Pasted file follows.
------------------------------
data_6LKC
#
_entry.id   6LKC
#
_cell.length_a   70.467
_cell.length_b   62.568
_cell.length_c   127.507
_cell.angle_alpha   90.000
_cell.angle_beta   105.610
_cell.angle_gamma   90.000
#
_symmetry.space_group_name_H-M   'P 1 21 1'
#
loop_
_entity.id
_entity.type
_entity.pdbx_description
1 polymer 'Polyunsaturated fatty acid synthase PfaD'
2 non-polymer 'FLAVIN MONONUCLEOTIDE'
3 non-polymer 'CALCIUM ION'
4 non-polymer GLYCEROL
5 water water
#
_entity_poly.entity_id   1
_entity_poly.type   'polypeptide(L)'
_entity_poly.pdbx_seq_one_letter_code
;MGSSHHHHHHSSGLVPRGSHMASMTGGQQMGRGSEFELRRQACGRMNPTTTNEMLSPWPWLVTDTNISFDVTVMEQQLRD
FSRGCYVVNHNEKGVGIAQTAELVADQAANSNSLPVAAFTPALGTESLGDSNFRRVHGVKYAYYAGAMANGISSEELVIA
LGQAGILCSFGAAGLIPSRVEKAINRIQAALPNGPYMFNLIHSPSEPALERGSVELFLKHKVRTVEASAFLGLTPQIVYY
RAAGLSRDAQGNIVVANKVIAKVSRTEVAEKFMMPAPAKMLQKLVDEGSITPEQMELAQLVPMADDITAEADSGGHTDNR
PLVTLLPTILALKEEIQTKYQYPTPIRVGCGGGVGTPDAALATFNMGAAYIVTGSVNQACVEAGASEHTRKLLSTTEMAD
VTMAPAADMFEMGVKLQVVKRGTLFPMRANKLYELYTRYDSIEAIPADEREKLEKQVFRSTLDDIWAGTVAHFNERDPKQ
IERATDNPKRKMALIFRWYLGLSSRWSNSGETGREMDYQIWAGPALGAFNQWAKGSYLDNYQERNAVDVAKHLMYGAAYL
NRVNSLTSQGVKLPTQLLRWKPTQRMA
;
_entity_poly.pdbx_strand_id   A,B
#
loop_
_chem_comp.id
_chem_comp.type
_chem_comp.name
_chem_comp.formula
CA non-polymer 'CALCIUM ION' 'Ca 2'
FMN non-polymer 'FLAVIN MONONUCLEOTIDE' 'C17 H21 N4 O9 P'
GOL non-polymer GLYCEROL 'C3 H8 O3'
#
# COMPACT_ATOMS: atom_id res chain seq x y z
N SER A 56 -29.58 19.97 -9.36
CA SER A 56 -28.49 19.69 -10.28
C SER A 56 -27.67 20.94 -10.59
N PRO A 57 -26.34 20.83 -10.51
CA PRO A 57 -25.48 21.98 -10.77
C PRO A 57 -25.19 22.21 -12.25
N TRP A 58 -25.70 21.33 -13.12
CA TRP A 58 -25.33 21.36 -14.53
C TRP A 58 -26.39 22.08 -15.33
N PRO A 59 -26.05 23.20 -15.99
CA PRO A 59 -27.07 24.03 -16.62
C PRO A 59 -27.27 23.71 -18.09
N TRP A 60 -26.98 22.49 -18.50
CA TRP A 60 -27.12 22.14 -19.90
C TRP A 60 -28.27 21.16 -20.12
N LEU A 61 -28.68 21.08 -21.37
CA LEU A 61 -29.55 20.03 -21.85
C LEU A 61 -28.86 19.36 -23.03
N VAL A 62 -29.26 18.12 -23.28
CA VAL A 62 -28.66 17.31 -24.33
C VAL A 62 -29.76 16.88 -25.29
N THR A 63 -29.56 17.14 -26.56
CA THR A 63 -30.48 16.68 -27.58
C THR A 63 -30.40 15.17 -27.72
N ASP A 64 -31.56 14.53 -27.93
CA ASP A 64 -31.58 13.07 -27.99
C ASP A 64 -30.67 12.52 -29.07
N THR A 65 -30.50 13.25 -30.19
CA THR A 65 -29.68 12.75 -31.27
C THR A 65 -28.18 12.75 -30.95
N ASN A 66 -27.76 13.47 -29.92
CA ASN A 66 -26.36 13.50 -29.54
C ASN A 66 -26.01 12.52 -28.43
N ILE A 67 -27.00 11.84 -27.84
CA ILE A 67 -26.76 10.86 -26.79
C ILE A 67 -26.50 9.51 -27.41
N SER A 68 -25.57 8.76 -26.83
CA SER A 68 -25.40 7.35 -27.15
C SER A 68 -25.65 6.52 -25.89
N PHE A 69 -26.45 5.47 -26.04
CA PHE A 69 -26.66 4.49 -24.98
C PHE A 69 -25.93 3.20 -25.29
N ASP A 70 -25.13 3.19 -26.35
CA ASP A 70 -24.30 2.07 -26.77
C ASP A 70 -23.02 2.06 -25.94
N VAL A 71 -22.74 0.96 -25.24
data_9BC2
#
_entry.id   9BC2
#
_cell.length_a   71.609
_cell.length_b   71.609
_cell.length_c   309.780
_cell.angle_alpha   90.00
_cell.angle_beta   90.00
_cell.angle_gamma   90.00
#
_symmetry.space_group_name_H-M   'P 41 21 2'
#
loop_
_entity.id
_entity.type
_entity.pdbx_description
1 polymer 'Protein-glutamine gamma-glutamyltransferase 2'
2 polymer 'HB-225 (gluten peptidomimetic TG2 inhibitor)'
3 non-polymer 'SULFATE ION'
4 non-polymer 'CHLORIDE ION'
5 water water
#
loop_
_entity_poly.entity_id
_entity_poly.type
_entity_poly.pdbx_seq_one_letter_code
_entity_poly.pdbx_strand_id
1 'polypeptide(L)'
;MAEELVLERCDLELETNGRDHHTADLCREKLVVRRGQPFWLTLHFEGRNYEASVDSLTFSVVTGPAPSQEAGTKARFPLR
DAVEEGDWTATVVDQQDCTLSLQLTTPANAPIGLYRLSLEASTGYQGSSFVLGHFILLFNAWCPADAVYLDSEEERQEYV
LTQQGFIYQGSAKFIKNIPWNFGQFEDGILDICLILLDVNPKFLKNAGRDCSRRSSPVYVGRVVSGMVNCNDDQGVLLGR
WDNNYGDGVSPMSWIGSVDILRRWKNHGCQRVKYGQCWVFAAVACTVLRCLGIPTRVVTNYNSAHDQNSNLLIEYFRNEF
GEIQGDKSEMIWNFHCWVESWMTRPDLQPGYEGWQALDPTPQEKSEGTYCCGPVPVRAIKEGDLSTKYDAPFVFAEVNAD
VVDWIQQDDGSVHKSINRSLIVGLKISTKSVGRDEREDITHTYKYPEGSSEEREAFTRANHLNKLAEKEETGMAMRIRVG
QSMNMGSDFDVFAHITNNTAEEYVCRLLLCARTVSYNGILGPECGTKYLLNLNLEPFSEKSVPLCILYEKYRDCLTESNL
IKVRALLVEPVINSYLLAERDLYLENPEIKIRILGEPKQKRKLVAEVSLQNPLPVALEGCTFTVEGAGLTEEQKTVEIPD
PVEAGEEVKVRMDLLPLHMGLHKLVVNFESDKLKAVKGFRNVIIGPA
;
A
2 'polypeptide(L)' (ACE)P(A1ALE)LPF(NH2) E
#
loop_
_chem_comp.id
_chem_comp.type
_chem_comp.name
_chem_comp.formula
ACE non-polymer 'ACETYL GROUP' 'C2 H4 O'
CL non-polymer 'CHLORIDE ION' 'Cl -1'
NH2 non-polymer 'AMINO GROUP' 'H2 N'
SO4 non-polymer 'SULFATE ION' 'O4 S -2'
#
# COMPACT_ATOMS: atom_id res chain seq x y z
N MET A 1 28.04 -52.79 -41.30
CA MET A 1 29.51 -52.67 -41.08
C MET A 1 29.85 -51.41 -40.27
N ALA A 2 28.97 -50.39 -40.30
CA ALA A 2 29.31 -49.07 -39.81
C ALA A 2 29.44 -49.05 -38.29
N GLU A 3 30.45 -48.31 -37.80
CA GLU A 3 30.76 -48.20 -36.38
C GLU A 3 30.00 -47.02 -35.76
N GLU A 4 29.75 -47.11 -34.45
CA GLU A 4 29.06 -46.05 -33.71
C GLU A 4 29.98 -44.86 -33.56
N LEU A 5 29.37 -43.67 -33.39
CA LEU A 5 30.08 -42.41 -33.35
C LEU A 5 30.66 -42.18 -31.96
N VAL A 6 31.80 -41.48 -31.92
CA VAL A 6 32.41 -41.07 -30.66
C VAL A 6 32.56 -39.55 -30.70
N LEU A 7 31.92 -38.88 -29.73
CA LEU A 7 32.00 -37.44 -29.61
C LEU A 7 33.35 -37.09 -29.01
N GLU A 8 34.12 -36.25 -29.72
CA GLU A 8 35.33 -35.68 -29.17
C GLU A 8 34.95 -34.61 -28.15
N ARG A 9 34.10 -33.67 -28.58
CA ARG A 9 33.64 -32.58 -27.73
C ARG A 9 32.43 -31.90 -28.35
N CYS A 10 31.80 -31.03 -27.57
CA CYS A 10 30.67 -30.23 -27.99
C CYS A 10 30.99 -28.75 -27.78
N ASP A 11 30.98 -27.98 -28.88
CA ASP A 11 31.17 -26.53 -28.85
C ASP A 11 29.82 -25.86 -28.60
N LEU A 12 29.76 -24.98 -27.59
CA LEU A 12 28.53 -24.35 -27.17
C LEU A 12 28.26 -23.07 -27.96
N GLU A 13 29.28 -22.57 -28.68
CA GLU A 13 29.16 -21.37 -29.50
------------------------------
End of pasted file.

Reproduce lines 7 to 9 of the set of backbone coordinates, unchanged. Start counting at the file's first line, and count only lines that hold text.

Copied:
_cell.length_c   127.507
_cell.angle_alpha   90.000
_cell.angle_beta   105.610